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Saturn's porous moon Hyperion

Covered with deep, punched-in craters, Saturn’s 168-mile- (270-km-) wide moon Hyperion resembles a sea sponge more than it does a moon. But a moon it is…in fact, Hyperion is the largest irregularly-shaped moon in the solar system. This image, one of the first sent back from Cassini since awakening from its three-week-long “safe mode” following a bad line of code, was taken on November 28, 2010 from a distance of over 74,000 km (46,000 miles).

Read more about Hyperion here.

Image: NASA / JPL / SSI

ADDED: here’s a color image of Hyperion, made from raw image data taken with Cassini’s green, UV and infrared color filters. As a result it may not be true-color, but it gives an idea of the color variety of this moon and adds a nice bit of depth, IMO!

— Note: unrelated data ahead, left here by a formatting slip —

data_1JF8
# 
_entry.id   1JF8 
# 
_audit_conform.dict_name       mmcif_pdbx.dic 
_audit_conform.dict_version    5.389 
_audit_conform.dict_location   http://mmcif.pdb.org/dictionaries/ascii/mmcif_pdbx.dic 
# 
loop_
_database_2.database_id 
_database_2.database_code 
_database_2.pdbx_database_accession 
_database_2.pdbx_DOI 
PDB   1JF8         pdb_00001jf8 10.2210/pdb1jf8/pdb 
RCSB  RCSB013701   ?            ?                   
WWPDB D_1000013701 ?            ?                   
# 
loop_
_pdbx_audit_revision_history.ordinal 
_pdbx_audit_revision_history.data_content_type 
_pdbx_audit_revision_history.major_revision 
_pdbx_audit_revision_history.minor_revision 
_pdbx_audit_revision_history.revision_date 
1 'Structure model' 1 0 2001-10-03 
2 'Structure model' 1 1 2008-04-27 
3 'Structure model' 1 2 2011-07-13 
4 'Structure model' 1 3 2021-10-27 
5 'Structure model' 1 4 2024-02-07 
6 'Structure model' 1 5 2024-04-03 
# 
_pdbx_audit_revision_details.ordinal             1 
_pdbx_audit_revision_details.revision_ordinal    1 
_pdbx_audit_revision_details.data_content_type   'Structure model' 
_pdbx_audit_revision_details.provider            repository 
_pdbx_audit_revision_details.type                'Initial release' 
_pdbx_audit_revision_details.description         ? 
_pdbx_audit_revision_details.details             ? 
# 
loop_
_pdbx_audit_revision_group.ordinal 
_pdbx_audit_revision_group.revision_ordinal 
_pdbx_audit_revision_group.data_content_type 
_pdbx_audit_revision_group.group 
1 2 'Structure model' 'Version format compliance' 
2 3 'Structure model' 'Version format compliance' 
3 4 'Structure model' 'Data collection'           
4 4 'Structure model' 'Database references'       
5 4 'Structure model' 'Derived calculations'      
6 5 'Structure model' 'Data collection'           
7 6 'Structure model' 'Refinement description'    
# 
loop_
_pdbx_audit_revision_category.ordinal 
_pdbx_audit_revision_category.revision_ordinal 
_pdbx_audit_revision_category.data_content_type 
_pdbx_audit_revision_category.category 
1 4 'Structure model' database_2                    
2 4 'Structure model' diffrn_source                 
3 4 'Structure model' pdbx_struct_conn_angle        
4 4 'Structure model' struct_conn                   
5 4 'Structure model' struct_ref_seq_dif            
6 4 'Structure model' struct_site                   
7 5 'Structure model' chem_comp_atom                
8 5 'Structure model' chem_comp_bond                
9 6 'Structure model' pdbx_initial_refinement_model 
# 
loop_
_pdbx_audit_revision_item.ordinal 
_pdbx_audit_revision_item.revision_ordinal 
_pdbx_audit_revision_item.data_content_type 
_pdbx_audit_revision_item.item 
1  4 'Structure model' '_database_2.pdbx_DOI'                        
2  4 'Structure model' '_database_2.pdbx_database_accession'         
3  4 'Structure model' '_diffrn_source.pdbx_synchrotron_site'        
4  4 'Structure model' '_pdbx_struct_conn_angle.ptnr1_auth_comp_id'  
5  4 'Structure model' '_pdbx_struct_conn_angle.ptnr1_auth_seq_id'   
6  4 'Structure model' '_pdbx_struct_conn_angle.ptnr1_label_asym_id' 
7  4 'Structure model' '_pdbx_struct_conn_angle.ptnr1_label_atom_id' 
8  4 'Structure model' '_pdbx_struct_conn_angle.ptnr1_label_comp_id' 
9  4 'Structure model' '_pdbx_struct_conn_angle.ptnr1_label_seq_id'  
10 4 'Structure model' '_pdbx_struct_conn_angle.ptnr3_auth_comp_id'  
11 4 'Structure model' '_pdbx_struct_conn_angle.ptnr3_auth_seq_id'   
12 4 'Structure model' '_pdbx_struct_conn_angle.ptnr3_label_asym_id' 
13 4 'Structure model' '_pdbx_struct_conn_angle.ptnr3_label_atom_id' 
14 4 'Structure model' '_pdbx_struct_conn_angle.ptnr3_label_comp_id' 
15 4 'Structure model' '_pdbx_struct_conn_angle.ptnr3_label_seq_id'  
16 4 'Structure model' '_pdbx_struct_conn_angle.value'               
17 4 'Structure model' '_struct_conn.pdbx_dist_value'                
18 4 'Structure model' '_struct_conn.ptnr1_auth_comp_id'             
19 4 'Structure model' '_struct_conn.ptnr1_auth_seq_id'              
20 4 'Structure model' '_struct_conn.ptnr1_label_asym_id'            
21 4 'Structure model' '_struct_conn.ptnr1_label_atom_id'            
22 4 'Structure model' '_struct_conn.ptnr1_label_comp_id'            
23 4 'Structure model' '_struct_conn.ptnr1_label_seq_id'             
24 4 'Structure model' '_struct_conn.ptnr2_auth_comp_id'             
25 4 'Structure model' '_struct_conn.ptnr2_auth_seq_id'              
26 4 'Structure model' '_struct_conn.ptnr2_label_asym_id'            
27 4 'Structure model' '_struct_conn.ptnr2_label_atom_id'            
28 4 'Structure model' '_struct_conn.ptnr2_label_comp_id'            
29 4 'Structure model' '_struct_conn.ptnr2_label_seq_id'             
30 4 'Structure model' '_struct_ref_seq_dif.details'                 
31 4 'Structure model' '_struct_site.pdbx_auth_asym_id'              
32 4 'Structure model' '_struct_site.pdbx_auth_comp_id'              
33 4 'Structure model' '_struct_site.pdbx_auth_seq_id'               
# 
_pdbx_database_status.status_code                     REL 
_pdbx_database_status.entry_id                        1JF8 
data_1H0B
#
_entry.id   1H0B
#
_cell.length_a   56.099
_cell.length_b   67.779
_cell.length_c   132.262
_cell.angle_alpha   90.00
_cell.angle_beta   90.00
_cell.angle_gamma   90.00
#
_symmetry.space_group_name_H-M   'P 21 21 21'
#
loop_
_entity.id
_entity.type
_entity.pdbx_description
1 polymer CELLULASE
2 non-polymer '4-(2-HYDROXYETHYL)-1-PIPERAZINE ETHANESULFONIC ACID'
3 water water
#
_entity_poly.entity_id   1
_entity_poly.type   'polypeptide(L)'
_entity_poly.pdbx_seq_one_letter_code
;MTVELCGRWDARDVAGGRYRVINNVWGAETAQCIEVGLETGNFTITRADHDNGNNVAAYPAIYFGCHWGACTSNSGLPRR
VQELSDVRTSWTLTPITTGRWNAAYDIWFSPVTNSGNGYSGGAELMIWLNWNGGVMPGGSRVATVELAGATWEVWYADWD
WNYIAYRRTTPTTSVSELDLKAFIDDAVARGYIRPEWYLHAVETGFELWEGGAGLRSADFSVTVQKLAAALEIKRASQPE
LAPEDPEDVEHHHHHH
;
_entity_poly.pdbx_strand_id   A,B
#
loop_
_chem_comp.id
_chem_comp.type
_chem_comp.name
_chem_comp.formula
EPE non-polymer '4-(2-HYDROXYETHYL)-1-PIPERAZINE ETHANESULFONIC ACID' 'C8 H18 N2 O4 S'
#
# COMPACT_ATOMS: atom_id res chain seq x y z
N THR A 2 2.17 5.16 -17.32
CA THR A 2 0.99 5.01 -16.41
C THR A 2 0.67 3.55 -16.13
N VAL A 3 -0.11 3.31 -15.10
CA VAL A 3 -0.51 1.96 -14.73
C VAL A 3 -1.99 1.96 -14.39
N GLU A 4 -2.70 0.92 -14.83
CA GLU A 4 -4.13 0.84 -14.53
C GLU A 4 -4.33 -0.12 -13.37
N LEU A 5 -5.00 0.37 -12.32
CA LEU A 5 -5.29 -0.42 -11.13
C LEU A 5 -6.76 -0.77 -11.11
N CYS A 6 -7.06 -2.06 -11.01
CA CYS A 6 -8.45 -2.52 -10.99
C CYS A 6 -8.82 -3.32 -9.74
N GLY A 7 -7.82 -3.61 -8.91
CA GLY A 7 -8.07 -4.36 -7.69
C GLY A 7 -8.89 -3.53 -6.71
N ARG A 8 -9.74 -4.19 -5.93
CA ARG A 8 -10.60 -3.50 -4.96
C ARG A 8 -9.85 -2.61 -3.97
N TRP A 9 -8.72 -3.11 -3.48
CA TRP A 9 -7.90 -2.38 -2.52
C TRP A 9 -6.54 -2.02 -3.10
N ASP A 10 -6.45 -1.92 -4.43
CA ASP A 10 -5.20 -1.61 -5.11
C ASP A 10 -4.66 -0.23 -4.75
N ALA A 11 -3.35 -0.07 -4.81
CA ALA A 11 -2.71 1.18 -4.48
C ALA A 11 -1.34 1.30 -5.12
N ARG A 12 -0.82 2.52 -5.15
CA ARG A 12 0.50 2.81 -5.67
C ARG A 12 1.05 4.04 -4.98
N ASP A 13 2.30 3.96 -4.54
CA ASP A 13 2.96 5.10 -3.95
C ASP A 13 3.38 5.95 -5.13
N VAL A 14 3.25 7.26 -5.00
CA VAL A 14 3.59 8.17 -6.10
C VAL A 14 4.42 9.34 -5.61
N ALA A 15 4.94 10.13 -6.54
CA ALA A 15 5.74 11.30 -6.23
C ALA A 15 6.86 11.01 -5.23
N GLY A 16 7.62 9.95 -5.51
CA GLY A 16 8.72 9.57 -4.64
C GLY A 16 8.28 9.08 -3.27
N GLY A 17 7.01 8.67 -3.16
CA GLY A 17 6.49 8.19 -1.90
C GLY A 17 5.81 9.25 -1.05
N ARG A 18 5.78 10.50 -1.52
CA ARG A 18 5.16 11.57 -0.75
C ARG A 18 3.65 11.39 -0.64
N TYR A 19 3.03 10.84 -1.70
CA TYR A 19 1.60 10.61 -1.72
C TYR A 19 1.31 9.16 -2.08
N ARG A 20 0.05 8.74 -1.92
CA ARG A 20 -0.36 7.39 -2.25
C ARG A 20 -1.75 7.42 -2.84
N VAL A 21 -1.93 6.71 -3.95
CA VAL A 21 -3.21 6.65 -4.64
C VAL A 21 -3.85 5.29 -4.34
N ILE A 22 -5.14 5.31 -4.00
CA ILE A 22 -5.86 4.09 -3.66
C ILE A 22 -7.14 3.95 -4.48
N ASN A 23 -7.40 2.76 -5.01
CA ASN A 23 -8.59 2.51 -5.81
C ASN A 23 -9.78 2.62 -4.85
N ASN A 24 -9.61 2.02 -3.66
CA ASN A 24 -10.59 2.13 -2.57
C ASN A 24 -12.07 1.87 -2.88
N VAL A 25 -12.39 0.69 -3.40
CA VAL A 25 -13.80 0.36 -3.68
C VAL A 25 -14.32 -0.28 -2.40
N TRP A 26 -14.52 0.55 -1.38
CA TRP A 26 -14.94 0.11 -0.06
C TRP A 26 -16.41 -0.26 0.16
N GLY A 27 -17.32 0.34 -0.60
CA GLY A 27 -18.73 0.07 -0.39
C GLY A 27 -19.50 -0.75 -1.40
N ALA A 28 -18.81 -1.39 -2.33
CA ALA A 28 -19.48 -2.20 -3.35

Color composite of Hyperion. NASA/JPL/SSI/J. Major.

 

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About JPMajor

Desktop astronomer, graphic designer and space news nut.

Posted on November 30, 2010, in Saturn's Moons and tagged , , , , , , , . Bookmark the permalink. 2 Comments.

  1. makes me want to drink alchoholic beverages

  1. Pingback: High Over Hyperion « Lights in the Dark

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